This is a feature that has been around Yamaha outboards for years, and now the WaveRunners can benefit from it. It’s a series of buttons under the handlebars, allowing the user to cycle through a digital LCD gauge without having to reach over the handlebars to do so. It provides information on a host of features including speed, engine tachometer, fuel management (fuel level, time remaining, distance remaining, etc…) as well as gear and trim indicators.
This is a feature that doesn’t get the attention it should, as some won’t even use it. For that matter, several models don’t even come with trim, still others have a manual trim. But this machine is all about the frills and muscle, so electric it is.
Simple presses of the button angle the exhaust duct up and down to compensate for weight distribution throughout the FX SVHO. Got a heavy driver, angle the bow up more. Got more weight to the rear, bring the bow down.
Beyond the technology that goes into the Yamaha FX SVHO, there are a lot of other features that make this a premium level WaveRunner. Let’s take a look at some of them.
This contoured seat is both comfortable and durable. It accommodates three with the rear seating also accommodating a rear-facing observer during towsports. And it’s all upholstered with a thicker marine grade vinyl that will have it looking good for the long haul.
Adjustable Tilt Steering
This simply allows for adjusting the height of the steering wheel for different size riders and different riding styles (sitting, standing…).
Reboarding Deck and Step
The FX SVHO is fully-compliant for tow sports with its three-person capacity and accommodation for a rear facing observer. It’s even compliant for those states that require rearview mirrors for towing. As such it makes sense that the rear deck be large enough to serve as a staging area for getting onto the tube, and back aboard again. For those in the water, reboarding is as simple as flipping down the spring-loaded reboarding step and climbing aboard.
The FX SVHO boasts a whopping 33.2 gallons (126 L) of storage in five separate compartments. The front compartment is the largest and swallows a ton of gear. This is also where the required fire extinguisher gets dedicated storage. The hatch is held open with a gas strut.
To the left side of the panel, just ahead of the handlebars, is a watertight compartment with a screw top that can hold small items.
Next is the storage glove box in front of the driver. This is where the quick access items go, sunscreen, wallets, hat, glasses…. Or choose to use the removable beverage holders instead.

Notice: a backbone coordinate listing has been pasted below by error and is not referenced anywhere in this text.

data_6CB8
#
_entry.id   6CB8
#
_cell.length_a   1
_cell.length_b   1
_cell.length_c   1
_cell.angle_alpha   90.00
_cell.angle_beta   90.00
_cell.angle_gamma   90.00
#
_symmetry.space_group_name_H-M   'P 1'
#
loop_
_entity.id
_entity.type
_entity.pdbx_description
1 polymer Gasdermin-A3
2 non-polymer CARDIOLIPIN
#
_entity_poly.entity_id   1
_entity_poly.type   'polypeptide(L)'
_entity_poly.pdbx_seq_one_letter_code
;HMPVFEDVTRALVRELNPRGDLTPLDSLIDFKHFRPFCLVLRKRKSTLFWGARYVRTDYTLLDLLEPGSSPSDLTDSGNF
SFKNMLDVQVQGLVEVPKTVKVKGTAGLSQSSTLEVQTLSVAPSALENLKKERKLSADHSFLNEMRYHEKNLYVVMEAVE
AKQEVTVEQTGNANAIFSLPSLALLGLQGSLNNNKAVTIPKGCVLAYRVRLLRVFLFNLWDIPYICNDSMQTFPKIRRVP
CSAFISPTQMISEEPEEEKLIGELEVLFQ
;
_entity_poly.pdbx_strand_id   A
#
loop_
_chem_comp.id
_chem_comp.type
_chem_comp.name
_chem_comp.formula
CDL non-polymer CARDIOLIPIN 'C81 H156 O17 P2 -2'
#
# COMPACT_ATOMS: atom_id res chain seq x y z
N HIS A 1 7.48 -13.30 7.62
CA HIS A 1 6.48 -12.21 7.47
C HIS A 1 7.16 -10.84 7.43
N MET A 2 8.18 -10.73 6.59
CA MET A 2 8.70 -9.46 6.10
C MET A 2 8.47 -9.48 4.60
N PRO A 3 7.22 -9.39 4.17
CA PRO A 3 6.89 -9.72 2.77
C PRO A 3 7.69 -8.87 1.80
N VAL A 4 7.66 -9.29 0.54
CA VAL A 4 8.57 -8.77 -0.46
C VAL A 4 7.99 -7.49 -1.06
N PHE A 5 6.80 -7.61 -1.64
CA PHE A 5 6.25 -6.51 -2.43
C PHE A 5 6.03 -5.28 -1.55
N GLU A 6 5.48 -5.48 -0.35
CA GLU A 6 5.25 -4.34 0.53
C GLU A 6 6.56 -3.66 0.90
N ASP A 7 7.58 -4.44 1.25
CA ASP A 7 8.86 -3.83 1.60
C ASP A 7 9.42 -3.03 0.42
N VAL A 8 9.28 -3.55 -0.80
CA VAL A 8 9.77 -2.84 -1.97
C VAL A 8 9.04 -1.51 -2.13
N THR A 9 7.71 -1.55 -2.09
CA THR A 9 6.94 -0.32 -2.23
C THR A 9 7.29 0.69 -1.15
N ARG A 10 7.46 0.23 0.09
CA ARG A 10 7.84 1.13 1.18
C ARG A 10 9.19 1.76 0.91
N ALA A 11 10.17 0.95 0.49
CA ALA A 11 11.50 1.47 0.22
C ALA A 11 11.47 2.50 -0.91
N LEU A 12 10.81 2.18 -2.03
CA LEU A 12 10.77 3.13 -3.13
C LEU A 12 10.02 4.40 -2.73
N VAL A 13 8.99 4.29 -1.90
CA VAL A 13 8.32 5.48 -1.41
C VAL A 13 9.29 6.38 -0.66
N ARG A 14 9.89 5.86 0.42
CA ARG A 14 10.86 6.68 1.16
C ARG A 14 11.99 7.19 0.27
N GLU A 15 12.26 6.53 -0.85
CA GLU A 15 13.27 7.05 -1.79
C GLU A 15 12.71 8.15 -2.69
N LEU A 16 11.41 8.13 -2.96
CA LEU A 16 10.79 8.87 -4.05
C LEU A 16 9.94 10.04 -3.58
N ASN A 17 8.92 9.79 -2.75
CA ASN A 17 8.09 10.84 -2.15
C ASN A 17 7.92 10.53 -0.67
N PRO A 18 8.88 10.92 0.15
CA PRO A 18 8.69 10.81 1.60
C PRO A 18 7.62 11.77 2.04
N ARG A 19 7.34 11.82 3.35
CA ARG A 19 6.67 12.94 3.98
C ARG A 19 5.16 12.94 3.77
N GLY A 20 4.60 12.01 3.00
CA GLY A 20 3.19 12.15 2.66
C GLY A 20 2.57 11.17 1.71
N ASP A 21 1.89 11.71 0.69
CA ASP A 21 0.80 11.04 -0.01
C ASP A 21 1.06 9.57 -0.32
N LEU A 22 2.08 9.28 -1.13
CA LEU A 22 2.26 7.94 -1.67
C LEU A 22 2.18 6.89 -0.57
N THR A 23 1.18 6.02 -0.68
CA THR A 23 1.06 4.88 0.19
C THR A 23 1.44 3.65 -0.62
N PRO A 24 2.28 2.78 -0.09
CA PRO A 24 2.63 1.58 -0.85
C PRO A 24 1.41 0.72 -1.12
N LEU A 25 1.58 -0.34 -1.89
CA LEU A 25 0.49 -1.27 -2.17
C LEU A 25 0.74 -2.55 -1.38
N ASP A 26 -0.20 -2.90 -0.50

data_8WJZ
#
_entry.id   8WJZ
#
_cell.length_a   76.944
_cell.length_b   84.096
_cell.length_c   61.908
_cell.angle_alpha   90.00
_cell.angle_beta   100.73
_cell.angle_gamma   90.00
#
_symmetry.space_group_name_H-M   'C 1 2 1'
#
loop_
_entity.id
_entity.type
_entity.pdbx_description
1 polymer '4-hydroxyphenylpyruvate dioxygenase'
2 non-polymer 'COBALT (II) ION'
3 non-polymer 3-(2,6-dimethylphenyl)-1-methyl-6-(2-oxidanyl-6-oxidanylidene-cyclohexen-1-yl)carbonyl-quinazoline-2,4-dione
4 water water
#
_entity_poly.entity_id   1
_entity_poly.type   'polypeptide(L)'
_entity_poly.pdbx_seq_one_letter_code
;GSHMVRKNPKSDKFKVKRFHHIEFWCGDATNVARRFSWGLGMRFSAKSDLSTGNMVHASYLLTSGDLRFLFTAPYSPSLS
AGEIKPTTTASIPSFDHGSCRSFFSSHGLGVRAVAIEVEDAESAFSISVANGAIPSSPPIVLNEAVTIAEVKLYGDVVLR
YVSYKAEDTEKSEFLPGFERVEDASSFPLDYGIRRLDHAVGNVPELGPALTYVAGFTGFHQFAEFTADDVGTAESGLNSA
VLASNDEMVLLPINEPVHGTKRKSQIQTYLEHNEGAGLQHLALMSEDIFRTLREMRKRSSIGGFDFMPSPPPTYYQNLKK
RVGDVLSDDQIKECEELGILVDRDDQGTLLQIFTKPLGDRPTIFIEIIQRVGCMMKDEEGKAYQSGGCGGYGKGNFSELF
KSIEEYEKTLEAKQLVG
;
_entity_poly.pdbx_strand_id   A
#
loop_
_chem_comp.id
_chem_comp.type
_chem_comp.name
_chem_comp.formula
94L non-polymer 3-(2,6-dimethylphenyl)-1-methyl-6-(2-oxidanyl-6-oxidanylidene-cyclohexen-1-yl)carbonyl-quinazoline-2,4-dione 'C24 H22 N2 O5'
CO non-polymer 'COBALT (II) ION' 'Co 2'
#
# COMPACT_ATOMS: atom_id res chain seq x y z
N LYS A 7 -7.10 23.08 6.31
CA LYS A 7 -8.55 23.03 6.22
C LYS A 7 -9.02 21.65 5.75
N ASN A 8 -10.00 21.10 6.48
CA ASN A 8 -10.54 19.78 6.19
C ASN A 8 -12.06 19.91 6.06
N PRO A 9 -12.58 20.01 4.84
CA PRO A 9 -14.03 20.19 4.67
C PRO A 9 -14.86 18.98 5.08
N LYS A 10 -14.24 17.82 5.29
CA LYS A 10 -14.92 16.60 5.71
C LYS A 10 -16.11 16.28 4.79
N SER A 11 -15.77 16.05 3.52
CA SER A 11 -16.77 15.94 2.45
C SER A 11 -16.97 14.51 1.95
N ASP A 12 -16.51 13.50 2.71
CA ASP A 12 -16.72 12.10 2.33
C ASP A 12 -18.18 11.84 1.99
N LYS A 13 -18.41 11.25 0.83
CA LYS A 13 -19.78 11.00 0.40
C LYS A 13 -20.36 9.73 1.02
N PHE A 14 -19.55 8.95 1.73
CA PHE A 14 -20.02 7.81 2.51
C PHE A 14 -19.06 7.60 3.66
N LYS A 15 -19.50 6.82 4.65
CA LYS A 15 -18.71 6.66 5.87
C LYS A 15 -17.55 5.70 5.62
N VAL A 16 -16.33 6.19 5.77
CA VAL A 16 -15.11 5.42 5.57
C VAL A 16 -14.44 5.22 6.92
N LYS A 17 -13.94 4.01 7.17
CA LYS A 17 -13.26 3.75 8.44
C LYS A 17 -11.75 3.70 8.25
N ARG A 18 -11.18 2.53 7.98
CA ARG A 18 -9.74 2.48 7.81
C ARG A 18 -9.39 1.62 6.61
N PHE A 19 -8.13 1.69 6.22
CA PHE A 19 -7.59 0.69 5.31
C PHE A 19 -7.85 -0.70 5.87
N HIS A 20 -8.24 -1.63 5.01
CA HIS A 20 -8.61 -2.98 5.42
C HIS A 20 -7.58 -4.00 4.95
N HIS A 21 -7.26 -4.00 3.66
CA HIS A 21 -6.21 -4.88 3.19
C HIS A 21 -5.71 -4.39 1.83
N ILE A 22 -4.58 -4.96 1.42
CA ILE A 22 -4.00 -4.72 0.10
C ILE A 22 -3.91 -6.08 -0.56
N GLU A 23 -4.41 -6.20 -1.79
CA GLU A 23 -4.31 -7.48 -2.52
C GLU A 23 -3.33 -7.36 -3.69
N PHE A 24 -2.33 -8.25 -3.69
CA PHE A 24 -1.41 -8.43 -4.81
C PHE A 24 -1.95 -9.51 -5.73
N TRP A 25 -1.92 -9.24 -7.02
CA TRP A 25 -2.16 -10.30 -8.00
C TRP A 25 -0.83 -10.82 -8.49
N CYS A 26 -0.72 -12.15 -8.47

Under the seat is waterproof storage. This container has a screw top with rubber O-ring to keep items dry and it’s also removable.
Lastly, the aft wet storage compartment is convenient to the tow sports. Toss in the tow line, extra life vests… nearly anything that will need to get accessed from the rear of the WaveRunner. Inside is a connection for attaching a garden hose to give the engine and pump a freshwater flush.
Adding a tow hook is a great idea. Maybe it’s not the slalom ski or wakeboard vehicle of choice, but for something more pedestrian as tubing it’s spot on. Just under the rear of the seat is the tow ring.
Security Mode with Remote Transmitter
The security mode will disable the ignition system making the FX SVHO impossible to start if stolen off the beach. It also can be used to limit the power output if first timers are longing to give the craft a try. All controllable from a key fob remote that is waterproof and floats.
Beverage Holders on Dash
This is in addition to the removable holders in the driver’s glove box. The staple of every watercraft, be it WaveRunner or luxury yacht, the beverage holder is the most neglected on so many boats, but it’s not missing on the FX SVHO. No worries about staying hydrated here, a good idea on a watercraft with zero shade.
Because this is a relatively heavy WaveRunner, that translates into a solid ride with a little bit of the sportiness taken out. It’s more of a luxury SUV than a sports car. She’s quick of the line and with that massive engine, quite fast, but it’s during the maneuvering that everyone does on these type of watercraft that it really feels more docile and secure. There’s no feeling of instability as she rolls from one side to the other in turns, but more of a stable roll that remained comfortable throughout.
Pricing and Observations
The Yamaha FX SVHO is a premium-level watercraft. MSRP is $15,199 fully-loaded, out the door. As for her performance and handling, words like fun, exhilarating and breathtaking only begin to scratch the surface.
Standard and Optional Features
Full Warranty Information on this brand coming soon!